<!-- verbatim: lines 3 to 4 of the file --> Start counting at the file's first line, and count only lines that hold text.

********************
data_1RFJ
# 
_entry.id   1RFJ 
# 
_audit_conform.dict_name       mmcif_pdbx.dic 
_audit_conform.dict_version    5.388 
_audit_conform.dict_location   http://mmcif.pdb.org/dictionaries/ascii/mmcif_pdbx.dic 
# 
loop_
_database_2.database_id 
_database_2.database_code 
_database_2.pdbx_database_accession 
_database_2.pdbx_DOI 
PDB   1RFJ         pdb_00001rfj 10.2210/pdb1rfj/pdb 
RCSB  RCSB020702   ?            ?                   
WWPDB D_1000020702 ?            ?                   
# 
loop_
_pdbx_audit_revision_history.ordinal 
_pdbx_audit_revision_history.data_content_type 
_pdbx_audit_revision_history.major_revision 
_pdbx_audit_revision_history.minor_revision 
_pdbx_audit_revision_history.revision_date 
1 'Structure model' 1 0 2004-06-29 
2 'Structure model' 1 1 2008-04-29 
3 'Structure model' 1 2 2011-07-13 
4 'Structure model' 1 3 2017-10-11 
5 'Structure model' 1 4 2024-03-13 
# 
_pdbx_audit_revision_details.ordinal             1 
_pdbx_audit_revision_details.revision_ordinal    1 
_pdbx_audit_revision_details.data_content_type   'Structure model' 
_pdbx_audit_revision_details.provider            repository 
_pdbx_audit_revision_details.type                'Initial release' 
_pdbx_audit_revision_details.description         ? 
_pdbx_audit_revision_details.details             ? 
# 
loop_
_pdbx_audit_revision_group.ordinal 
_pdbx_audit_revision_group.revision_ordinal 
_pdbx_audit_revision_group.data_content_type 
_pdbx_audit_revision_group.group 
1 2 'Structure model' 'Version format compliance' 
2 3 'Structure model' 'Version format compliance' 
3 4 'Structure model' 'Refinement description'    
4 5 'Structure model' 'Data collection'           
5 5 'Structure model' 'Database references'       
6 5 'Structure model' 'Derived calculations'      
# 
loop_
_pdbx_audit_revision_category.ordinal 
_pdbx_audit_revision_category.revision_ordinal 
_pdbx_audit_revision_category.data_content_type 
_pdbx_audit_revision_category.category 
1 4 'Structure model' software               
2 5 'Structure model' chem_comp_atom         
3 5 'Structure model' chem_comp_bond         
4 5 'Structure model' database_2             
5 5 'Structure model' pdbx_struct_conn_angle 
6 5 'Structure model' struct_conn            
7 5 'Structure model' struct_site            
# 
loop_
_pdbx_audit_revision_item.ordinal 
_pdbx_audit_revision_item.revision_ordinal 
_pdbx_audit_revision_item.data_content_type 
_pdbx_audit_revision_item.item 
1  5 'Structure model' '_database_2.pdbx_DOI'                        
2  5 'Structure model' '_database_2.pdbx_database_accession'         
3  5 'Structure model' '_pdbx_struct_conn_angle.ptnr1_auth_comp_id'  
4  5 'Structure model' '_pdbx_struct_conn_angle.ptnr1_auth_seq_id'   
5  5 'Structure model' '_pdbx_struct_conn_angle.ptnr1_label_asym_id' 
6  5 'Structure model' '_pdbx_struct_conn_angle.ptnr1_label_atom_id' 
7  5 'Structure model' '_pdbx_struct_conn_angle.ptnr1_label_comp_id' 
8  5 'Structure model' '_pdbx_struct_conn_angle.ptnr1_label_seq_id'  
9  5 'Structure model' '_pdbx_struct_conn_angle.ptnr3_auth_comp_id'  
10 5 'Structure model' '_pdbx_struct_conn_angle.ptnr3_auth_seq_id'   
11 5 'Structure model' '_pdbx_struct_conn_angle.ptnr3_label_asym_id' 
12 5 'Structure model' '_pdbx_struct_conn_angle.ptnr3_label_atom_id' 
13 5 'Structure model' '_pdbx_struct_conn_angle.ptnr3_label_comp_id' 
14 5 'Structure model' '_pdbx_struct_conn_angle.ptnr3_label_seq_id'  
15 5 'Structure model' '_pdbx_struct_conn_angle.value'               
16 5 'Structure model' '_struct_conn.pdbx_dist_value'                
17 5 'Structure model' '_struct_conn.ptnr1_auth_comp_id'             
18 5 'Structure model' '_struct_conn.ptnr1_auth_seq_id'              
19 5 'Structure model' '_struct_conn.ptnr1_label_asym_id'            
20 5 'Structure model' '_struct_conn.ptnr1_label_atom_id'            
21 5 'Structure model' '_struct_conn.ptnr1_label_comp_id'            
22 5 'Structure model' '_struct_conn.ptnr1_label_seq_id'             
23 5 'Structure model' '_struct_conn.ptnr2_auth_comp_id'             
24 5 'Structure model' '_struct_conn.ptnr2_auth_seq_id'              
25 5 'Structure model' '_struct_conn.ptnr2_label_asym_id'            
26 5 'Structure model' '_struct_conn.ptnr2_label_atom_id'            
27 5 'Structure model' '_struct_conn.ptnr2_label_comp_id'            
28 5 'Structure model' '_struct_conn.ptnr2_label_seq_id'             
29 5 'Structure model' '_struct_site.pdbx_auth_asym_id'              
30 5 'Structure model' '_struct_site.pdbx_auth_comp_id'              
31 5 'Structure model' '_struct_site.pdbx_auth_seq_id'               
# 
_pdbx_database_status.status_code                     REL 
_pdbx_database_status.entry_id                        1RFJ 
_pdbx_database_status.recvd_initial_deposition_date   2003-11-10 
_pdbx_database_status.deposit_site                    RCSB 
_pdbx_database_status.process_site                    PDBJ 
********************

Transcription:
_entry.id   1RFJ 
# 